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I am trying to understand the attached:

enter image description here

I know that if two functions have zeros and poles at the same point and of the same order then they differ only by a multiplicative constant, so that is fine, as both have a double zero at $$z=w_j/2$$ and a double pole at $$z=0$$.

But I don't understand at all the idea before determining what the constant $$C$$ should be? I thought that perhaps we had set the residues at the double pole $$z=0$$ equal, but this is given by:

$$\frac{1}{2}lim_{z \to 0} \frac{d}{dz}(z^2f(z)) $$,

whereas it looks like we've compared

$$lim_{z \to 0} z^{2} f(z) $$,

so unless we have some reason to take the derivative outside the limit or something, I don't understand what we've done, and even whether my thoughts are on the right track and the residues are being compared?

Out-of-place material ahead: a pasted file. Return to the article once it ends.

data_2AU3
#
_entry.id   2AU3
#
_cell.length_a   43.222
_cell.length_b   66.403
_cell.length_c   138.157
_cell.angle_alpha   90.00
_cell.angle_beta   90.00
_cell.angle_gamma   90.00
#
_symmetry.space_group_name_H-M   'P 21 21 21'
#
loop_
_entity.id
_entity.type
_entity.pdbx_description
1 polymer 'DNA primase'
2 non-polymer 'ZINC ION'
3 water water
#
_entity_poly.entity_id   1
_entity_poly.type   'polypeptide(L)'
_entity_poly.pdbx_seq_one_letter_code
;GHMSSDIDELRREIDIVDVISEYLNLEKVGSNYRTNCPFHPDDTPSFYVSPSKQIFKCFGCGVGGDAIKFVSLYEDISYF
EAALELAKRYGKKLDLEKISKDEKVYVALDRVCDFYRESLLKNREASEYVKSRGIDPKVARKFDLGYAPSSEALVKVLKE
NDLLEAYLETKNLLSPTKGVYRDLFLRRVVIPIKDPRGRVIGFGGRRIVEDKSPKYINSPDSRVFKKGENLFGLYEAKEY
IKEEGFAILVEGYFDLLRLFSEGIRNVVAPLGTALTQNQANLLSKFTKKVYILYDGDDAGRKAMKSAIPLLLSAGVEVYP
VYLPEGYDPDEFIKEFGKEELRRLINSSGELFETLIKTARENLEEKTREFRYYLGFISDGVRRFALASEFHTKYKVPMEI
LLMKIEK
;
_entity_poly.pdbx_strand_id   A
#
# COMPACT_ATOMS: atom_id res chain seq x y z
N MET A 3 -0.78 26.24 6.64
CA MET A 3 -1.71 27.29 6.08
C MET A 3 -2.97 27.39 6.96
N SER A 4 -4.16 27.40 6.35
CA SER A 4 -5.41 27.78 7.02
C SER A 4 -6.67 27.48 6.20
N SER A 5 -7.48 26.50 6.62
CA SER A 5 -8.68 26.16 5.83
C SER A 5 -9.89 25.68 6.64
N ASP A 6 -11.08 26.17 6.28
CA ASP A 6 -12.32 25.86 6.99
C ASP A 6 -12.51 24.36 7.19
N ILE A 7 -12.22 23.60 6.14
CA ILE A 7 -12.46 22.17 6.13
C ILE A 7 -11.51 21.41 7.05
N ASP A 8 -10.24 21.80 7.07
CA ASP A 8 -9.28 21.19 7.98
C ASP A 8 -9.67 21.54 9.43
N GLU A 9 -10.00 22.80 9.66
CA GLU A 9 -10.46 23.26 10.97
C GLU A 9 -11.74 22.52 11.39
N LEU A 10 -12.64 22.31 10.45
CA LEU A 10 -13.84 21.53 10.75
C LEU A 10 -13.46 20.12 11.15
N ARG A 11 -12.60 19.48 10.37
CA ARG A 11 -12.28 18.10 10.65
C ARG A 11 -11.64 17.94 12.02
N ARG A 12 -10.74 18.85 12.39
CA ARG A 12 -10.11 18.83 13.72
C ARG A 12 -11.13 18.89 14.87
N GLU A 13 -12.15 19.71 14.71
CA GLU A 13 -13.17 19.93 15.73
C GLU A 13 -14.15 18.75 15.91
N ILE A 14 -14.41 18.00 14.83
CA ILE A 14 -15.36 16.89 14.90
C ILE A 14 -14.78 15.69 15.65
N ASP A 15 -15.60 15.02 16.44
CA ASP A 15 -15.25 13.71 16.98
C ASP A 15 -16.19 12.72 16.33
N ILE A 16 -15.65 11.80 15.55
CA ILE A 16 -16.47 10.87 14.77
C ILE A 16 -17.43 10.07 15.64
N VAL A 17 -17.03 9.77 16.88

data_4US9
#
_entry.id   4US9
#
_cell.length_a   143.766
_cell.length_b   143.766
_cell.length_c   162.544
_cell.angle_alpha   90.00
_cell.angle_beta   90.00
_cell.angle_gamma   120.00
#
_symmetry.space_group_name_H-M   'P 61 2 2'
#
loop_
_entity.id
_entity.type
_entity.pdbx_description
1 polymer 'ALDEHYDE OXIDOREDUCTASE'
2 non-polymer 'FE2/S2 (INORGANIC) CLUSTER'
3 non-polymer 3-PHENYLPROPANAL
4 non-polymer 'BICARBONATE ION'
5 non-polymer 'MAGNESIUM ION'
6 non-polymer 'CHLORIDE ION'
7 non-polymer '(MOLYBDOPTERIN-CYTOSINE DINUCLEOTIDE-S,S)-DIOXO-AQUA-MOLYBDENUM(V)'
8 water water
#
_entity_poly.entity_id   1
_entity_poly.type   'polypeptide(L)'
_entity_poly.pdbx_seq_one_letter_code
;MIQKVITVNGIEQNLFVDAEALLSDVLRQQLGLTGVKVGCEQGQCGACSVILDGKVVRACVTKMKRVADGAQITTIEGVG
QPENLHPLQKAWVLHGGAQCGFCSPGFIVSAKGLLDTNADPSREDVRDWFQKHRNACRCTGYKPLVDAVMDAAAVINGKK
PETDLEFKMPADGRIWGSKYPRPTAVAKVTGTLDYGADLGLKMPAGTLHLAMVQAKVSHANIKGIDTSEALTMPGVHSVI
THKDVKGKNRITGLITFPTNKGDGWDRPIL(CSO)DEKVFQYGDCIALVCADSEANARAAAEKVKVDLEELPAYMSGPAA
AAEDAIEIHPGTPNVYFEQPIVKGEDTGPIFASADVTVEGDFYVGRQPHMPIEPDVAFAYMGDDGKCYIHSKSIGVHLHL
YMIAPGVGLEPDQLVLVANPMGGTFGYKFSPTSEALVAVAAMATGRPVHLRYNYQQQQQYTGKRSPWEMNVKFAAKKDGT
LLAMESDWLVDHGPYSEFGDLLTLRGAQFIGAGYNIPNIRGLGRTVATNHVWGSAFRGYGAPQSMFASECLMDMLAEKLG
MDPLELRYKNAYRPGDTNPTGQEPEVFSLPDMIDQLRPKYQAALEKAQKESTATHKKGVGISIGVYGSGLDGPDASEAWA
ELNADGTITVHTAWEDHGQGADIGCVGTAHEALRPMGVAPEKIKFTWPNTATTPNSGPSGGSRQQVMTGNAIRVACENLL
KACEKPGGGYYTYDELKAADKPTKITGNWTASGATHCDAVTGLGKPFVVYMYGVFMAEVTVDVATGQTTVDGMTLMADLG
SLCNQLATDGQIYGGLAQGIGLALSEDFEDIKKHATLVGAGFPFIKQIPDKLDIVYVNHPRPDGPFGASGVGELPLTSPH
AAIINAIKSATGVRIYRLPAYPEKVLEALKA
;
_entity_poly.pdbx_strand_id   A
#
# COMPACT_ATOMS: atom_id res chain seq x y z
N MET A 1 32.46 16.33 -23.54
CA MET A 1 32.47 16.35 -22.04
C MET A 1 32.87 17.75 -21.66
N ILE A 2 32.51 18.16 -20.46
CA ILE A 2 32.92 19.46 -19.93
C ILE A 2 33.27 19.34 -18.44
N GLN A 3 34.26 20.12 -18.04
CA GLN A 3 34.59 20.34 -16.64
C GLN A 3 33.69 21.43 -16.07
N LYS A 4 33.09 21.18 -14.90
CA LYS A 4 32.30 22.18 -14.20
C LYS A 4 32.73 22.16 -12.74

Many thanks in advance.

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Just bring the fraction of the RHS to the LHS such that only $C$ remains on the RHS. Multiply both the nominator and the denominator of the LHS by $z^2$ and take the limit $z\rightarrow 0$. Then you get $$C=\frac{1}{-1}=-1.$$

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  • $\begingroup$ @DonAntonio Thanks :) $\endgroup$ – Severin Schraven Apr 3 '17 at 20:11
  • $\begingroup$ Thanks. I guess what I'm trying to get at is what is the significance of taking the limit at this point $z=0$? So we are not comparing the residues just continuity at $z=0$, could we have chosen any point? Thanks $\endgroup$ – yourlazyphysicist Apr 4 '17 at 10:59
  • $\begingroup$ Any point you know the limit of both the functions would do the job. $\endgroup$ – Severin Schraven Apr 4 '17 at 20:17
  • $\begingroup$ ahh okay thanks, and $z=0$ is the easiest to work with here? $\endgroup$ – yourlazyphysicist Apr 5 '17 at 10:29
  • $\begingroup$ It has to be multiplied by at least $z^2$ though because that is the order of the pole and any power smaller the limit would be undefined? $\endgroup$ – yourlazyphysicist Apr 7 '17 at 16:47

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